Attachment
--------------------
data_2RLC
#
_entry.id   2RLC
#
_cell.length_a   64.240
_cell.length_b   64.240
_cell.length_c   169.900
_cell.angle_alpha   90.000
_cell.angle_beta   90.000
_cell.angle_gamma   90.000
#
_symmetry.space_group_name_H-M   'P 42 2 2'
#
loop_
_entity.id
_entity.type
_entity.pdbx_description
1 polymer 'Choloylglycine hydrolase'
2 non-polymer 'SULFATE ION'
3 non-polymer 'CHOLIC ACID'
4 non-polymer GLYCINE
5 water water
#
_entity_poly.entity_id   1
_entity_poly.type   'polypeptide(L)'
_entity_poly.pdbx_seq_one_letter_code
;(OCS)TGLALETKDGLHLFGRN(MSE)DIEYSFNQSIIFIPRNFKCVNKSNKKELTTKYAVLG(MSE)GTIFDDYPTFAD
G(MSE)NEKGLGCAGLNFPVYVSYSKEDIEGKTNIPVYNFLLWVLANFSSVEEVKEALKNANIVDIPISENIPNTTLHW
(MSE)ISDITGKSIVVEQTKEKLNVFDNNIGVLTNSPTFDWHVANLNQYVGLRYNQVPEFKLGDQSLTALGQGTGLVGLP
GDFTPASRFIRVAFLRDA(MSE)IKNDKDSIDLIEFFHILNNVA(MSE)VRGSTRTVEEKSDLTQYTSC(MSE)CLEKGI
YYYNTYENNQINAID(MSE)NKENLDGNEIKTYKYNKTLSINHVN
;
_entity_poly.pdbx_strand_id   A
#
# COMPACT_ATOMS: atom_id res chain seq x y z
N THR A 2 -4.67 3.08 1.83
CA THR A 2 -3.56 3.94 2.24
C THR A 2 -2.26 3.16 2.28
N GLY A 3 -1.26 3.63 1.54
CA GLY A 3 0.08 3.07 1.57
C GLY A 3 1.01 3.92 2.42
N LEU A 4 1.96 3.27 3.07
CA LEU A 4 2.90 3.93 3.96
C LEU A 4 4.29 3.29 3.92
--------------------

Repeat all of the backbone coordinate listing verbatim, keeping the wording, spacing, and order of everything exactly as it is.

data_2RLC
#
_entry.id   2RLC
#
_cell.length_a   64.240
_cell.length_b   64.240
_cell.length_c   169.900
_cell.angle_alpha   90.000
_cell.angle_beta   90.000
_cell.angle_gamma   90.000
#
_symmetry.space_group_name_H-M   'P 42 2 2'
#
loop_
_entity.id
_entity.type
_entity.pdbx_description
1 polymer 'Choloylglycine hydrolase'
2 non-polymer 'SULFATE ION'
3 non-polymer 'CHOLIC ACID'
4 non-polymer GLYCINE
5 water water
#
_entity_poly.entity_id   1
_entity_poly.type   'polypeptide(L)'
_entity_poly.pdbx_seq_one_letter_code
;(OCS)TGLALETKDGLHLFGRN(MSE)DIEYSFNQSIIFIPRNFKCVNKSNKKELTTKYAVLG(MSE)GTIFDDYPTFAD
G(MSE)NEKGLGCAGLNFPVYVSYSKEDIEGKTNIPVYNFLLWVLANFSSVEEVKEALKNANIVDIPISENIPNTTLHW
(MSE)ISDITGKSIVVEQTKEKLNVFDNNIGVLTNSPTFDWHVANLNQYVGLRYNQVPEFKLGDQSLTALGQGTGLVGLP
GDFTPASRFIRVAFLRDA(MSE)IKNDKDSIDLIEFFHILNNVA(MSE)VRGSTRTVEEKSDLTQYTSC(MSE)CLEKGI
YYYNTYENNQINAID(MSE)NKENLDGNEIKTYKYNKTLSINHVN
;
_entity_poly.pdbx_strand_id   A
#
# COMPACT_ATOMS: atom_id res chain seq x y z
N THR A 2 -4.67 3.08 1.83
CA THR A 2 -3.56 3.94 2.24
C THR A 2 -2.26 3.16 2.28
N GLY A 3 -1.26 3.63 1.54
CA GLY A 3 0.08 3.07 1.57
C GLY A 3 1.01 3.92 2.42
N LEU A 4 1.96 3.27 3.07
CA LEU A 4 2.90 3.93 3.96
C LEU A 4 4.29 3.29 3.92